Under normal circumstances, the game between Gonzaga and San Francisco in the War Memorial Gym isn't the best game to watch.
But these aren't normal circumstances for the Gonzaga Bulldogs and the San Francisco Dons. Gonzaga is the No. 2 ranked team in the nation and, the hiccup against Santa Clara aside, churning through the WCC pretty nicely. The Dons are mired in a terrible WCC year, sitting at 3-9 in conference play with two separate losing streaks of four games.
If there was ever a team the Dons wouldn't want to face, theoretically it would be the Bulldogs. But, as luck would have it, out of all the teams in the WCC to ever figure out the might of Gonzaga, it might be San Francisco. Although Gonzaga has won the past two showdowns in San Francisco by 10 points each, prior to those two wins, San Francisco rattled off a win in three consecutive years.
As Santa Clara demonstrated on Thursday, Pepperdine in January and Portland early on, road tests for Gonzaga in conference play aren't the gimmies we all hope and wish they were. The Bulldogs have a target on their backs the size of Oakland now, and everyone is eager to be that one team to capitalize.
Meet the opponent
San Francisco Dons, 9-16, KenPom #154
The Dons have a couple of stellar starters in Mark Tollefsen and Kruize Pinkins. Last time around, Tollefsen struggled mightily. He finished the game with just five points off of 2-of-10 shooting. It was a nice defensive set by the Gonzaga big men, but it is hard to anticipate another poor offensive showing like that. Tollefsen normally shoots 53.5 percent from the floor and is more than happy to knock down a three. Against Gonzaga, he was just 1-of-7 from beyond the arc. Again, he normally shoots 38.4 percent from there.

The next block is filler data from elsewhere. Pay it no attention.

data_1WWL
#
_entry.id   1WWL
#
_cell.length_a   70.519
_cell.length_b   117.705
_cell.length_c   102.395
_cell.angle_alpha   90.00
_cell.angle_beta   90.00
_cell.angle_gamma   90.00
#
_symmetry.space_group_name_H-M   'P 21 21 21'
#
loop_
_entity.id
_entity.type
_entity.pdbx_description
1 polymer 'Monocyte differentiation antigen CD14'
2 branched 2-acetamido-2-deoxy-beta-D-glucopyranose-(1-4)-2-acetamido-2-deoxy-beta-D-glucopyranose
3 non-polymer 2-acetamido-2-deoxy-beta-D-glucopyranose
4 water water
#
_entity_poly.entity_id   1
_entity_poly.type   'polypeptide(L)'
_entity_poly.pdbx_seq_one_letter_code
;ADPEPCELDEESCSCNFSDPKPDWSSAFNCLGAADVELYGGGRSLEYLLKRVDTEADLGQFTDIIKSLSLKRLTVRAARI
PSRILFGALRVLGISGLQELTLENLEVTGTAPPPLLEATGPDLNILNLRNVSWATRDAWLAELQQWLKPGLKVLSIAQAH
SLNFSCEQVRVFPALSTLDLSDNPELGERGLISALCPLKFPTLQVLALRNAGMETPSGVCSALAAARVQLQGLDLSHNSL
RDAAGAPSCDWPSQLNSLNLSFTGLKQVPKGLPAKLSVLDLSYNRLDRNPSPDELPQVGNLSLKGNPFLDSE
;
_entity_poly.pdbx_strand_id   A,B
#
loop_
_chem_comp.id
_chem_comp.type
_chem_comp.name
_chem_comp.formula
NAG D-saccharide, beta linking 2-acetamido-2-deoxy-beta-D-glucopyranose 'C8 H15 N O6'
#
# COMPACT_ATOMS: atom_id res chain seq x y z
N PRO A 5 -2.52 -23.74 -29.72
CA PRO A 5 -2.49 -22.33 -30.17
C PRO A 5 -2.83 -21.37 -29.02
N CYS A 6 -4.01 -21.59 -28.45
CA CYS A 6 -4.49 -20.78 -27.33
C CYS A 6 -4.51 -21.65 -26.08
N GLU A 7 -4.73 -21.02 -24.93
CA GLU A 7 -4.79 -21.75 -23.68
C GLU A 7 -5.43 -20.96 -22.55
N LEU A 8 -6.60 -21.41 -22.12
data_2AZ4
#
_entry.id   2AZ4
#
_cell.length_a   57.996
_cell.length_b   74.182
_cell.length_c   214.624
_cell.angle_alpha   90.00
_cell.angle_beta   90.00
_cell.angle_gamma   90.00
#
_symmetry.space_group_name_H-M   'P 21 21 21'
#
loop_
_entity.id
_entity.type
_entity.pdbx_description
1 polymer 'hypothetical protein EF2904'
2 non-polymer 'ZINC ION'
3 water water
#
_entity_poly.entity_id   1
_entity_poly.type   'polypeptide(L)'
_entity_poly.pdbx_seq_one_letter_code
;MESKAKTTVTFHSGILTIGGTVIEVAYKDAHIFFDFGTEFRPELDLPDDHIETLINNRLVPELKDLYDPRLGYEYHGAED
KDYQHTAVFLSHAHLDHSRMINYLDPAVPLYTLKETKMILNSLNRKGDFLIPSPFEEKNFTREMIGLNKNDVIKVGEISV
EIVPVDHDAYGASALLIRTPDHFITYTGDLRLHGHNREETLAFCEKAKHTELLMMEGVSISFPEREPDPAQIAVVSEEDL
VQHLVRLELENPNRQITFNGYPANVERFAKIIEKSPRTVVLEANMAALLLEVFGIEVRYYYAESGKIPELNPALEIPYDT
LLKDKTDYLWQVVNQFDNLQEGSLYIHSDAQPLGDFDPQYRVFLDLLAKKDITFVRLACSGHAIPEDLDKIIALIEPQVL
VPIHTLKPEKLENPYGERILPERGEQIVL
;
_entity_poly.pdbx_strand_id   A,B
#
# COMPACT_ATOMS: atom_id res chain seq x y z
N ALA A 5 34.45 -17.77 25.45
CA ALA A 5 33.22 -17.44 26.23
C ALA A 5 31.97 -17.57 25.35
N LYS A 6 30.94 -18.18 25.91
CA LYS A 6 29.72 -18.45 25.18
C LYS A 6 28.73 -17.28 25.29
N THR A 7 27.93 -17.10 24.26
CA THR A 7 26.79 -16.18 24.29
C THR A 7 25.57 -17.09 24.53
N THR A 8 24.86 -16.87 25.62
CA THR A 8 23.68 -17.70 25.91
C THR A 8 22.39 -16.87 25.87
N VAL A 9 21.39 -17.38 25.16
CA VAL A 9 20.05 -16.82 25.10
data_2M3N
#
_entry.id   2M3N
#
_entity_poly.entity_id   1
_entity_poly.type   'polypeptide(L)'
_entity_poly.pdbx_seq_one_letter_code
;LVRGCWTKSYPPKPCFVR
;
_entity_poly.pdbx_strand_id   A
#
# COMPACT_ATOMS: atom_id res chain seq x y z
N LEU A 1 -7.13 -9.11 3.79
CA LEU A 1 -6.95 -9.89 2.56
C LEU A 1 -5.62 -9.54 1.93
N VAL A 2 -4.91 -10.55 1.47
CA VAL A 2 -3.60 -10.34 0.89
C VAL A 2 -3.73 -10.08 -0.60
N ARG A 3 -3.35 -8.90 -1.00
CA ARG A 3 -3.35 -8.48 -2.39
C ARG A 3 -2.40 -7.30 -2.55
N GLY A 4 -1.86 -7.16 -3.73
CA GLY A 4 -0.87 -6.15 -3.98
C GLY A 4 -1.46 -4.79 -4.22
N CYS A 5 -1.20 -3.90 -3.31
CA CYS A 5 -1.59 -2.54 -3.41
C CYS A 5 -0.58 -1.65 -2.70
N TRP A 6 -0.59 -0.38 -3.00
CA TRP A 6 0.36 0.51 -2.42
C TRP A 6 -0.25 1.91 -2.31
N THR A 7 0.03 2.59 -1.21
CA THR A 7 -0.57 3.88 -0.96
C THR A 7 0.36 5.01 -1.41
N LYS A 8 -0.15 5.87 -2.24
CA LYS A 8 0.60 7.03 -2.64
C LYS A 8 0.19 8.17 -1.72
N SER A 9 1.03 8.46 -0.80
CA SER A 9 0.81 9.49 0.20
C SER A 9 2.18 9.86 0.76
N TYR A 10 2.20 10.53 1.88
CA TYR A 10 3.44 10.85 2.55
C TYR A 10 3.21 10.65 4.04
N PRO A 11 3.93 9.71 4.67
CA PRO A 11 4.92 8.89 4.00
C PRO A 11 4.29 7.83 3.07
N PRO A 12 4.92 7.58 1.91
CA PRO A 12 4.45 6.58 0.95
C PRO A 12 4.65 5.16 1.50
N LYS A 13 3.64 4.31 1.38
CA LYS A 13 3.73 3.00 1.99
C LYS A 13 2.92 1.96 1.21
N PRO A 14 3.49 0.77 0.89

Pinkins dropped 20 points on the Zags. He averages 15.2 points per game and is one of the more efficient players in the WCC. Where he truly shines, however, is on the offensive glass. Pinkins is just one of those players that has that knack for creating an extra possession. He hasn't been as good at it this year, but 55 of his 129 total rebounds come on the offensive glass. Gonzaga needs to keep him off of that, and keep those extra possessions to a minimum.
The four factors
All stats courtesy of Ken Pomeroy
|eFG%||59.1 (2)||51.4 (78)|
|OR%||35.5 (46)||31.6 (151)|
|TO%||16.6 (33)||18.2 (98)|
|FTR||37.3 (173)||41.6 (71)|
What to watch out for
The quest for the top effective field goal percentage in the nation.
As of right now, Gonzaga sits second in the nation at effective field goal percentage. Theoretically, there is a decent amount to cover to catch up with Notre Dame, which boasts a 60.0 percentage. On Thursday, Gonzaga worked its way there. The Zags shot an insane 69 percent from the floor and missed a total of 13 shots. San Francisco doesn't boast that great of a defense, so it is another good chance to try and bridge that gap.
Eric McClellan's defensive abilities.
On Thursday, Gary Bell Jr. was the one responsible for trying to shut down Jared Brownridge for much of the game. That is a tall task, and for the most part GBJ performed admirably. When McClellan came in to give GBJ some time to rest, he really ramped up the pressure. It might be too early to say much now since he hasn't had too many minutes, but McClellan might make for a nice wildcard come March. He is incredibly quick and aggressive on defense. Any boost to the defensive pressure Gonzaga can bring is a good thing.
In my mind, there isn't a better name in college basketball. Let's hope he makes it back out on the court again.
Time: 8:30 p.m. PT
Radio: AM 1510 KGA (Spokane), AM 880 KIXI (Seattle), AM 1360 KUIK (Portland)